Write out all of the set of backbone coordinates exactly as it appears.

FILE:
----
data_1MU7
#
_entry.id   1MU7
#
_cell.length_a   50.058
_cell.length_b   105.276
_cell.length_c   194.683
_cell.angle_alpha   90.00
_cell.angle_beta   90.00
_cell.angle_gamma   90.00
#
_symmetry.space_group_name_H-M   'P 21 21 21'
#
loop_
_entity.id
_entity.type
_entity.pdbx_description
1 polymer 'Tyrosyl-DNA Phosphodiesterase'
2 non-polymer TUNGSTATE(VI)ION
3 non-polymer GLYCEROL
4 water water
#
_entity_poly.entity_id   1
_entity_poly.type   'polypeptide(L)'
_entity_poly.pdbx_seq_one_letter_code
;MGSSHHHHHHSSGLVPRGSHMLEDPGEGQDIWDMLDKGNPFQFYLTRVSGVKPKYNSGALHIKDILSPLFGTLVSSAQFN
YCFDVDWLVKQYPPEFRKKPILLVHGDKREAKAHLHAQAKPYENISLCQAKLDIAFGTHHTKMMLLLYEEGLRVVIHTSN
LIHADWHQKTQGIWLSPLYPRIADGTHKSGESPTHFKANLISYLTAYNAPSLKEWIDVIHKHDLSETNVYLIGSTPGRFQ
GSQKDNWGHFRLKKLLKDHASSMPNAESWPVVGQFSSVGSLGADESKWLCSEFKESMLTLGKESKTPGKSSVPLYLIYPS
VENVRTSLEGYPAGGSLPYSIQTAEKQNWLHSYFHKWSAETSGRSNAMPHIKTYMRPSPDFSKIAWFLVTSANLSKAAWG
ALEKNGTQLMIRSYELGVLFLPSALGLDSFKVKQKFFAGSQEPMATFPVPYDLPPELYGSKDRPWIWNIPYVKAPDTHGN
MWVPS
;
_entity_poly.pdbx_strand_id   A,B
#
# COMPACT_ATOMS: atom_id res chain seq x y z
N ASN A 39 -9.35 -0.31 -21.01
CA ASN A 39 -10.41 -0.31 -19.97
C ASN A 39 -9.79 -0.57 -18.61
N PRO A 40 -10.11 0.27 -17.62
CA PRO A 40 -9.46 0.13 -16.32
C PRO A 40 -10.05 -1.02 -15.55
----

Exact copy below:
data_1MU7
#
_entry.id   1MU7
#
_cell.length_a   50.058
_cell.length_b   105.276
_cell.length_c   194.683
_cell.angle_alpha   90.00
_cell.angle_beta   90.00
_cell.angle_gamma   90.00
#
_symmetry.space_group_name_H-M   'P 21 21 21'
#
loop_
_entity.id
_entity.type
_entity.pdbx_description
1 polymer 'Tyrosyl-DNA Phosphodiesterase'
2 non-polymer TUNGSTATE(VI)ION
3 non-polymer GLYCEROL
4 water water
#
_entity_poly.entity_id   1
_entity_poly.type   'polypeptide(L)'
_entity_poly.pdbx_seq_one_letter_code
;MGSSHHHHHHSSGLVPRGSHMLEDPGEGQDIWDMLDKGNPFQFYLTRVSGVKPKYNSGALHIKDILSPLFGTLVSSAQFN
YCFDVDWLVKQYPPEFRKKPILLVHGDKREAKAHLHAQAKPYENISLCQAKLDIAFGTHHTKMMLLLYEEGLRVVIHTSN
LIHADWHQKTQGIWLSPLYPRIADGTHKSGESPTHFKANLISYLTAYNAPSLKEWIDVIHKHDLSETNVYLIGSTPGRFQ
GSQKDNWGHFRLKKLLKDHASSMPNAESWPVVGQFSSVGSLGADESKWLCSEFKESMLTLGKESKTPGKSSVPLYLIYPS
VENVRTSLEGYPAGGSLPYSIQTAEKQNWLHSYFHKWSAETSGRSNAMPHIKTYMRPSPDFSKIAWFLVTSANLSKAAWG
ALEKNGTQLMIRSYELGVLFLPSALGLDSFKVKQKFFAGSQEPMATFPVPYDLPPELYGSKDRPWIWNIPYVKAPDTHGN
MWVPS
;
_entity_poly.pdbx_strand_id   A,B
#
# COMPACT_ATOMS: atom_id res chain seq x y z
N ASN A 39 -9.35 -0.31 -21.01
CA ASN A 39 -10.41 -0.31 -19.97
C ASN A 39 -9.79 -0.57 -18.61
N PRO A 40 -10.11 0.27 -17.62
CA PRO A 40 -9.46 0.13 -16.32
C PRO A 40 -10.05 -1.02 -15.55